- OPEC and its allies need to find a balance between supporting oil prices and keeping U.S. crude production at bay, John Driscoll of JTD Energy Services said this week as the oil-producing group starts to roll back supply cuts.
- The alliance's historic production cuts of 9.7 million barrels per day expired on July 31 this year. From August, the cuts will be tapered to 7.7 million bpd.
- "We're kind of flying blind, but trying to find this magical mean to use to keep U.S. production at bay and to also support prices," Driscoll said.
OPEC and its allies need to find a balance between supporting oil prices and keeping U.S. crude production at bay, a strategist told CNBC this week as the oil-producing group starts to roll back supply cuts.
Oil prices fell on Monday due to oversupply concerns, Reuters reported, noting that oil output already increased by 1 million bpd in July when Gulf countries ended their voluntary extra supply curbs.
"I think we're witnessing kind of a high-wire ... balancing act that OPEC+ is trying to execute here," said John Driscoll, chief strategist at JTD Energy Services.
OPEC+ in April made a deal to reduce supply to the market in a bid to support prices, which went into a "free fall" earlier this year amid demand destruction due to the coronavirus and a price war between Russia and Saudi Arabia.
"Now they've restored the balance, prices have recovered, but they have to be very careful because they don't want to be the victim of their own success," he told CNBC's "Capital Connection" on Monday.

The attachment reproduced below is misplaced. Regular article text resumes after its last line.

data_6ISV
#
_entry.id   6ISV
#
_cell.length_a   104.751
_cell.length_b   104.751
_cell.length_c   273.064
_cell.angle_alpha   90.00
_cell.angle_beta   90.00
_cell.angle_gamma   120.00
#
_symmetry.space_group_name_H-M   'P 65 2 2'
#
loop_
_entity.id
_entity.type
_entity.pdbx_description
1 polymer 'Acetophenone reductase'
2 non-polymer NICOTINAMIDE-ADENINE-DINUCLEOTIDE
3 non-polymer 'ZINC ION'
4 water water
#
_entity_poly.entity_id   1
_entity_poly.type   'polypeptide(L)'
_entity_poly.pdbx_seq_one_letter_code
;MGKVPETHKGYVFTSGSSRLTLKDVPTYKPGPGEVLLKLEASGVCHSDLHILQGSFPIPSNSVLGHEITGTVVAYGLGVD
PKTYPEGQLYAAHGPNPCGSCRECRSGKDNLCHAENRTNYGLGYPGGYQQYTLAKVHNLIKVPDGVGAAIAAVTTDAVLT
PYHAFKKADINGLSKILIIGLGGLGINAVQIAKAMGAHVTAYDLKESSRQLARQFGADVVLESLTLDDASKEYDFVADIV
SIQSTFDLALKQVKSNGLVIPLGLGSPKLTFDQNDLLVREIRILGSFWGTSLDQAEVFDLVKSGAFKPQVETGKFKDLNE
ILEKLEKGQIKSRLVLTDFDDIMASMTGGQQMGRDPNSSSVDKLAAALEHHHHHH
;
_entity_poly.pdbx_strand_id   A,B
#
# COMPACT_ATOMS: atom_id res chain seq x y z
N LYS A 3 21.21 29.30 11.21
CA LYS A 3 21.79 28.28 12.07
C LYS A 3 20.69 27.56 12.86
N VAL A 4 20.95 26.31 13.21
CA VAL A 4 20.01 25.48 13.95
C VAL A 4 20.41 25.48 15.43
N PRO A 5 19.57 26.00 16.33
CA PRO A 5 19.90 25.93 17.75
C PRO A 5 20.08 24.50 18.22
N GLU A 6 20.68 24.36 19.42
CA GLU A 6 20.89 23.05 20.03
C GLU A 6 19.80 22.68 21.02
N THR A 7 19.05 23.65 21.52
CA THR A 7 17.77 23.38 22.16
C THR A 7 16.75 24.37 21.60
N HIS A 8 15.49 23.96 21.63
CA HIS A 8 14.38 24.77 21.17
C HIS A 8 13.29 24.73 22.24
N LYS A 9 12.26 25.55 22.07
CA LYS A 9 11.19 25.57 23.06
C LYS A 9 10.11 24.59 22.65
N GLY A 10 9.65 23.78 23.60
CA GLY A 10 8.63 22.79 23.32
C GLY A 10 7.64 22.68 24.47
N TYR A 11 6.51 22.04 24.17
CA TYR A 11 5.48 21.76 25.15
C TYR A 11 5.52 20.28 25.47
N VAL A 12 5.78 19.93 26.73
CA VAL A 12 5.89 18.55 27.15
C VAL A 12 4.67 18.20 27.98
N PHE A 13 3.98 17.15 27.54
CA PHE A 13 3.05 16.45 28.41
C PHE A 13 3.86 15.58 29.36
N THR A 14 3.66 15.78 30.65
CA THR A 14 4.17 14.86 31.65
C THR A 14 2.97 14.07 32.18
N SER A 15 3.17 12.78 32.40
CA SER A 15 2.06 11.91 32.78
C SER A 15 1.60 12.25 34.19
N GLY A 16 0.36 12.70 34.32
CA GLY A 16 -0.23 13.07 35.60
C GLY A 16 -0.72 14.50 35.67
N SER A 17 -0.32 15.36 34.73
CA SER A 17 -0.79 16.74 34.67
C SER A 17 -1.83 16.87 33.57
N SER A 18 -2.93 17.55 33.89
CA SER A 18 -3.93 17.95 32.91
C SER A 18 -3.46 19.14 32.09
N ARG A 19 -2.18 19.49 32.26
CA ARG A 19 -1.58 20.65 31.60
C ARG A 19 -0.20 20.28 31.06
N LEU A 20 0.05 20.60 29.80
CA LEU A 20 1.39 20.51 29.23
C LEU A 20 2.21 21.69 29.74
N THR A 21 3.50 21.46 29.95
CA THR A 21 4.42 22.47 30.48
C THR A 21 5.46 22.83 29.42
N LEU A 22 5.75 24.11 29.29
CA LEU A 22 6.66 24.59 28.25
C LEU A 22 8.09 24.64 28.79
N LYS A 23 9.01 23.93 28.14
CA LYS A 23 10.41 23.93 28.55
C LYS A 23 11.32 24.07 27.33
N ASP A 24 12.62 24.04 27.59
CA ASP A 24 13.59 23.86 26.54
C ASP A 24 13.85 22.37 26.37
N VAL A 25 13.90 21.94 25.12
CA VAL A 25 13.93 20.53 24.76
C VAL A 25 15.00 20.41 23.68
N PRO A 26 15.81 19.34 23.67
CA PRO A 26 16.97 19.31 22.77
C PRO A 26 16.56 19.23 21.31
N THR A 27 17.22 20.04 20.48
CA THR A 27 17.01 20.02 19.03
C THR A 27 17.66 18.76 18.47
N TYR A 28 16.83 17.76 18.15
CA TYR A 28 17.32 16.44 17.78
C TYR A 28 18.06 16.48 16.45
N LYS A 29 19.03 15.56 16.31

"If prices were to zoom past $45 a barrel, $50 a barrel on the back of these cuts, that may be waving the red cape in front of the U.S. independents, the producers," he added.
U.S. West Texas Intermediate crude futures were down 1.22% at $39.78 a barrel during Asia's afternoon trade, while Brent crude was down 0.94% at $43.11 a barrel.
"The way I see it, this is a very delicate, fragile balancing act and there's this cloud of uncertainty overhanging all of it, on the pace of the recovery," Driscoll said.
He noted that it is difficult to predict how quickly the economy can recover.
"We're kind of flying blind, but trying to find this magical mean to use to keep U.S. production at bay and to also support prices."
Driscoll also said he's "very skeptical" about where oil demand is going to come from, given that travel plans are still getting scrapped during the summer holiday.
"It's hard for me to imagine anything approaching a rosy scenario on demand recovery when you look at those blighted sectors like commercial aviation," he said. He sees it happening "very gradually" and being subject to factors such as vaccine development and new surges in virus cases.
"There's a lot of uncertainty out there," he said. "It makes any kind of precision in forecasting very difficult."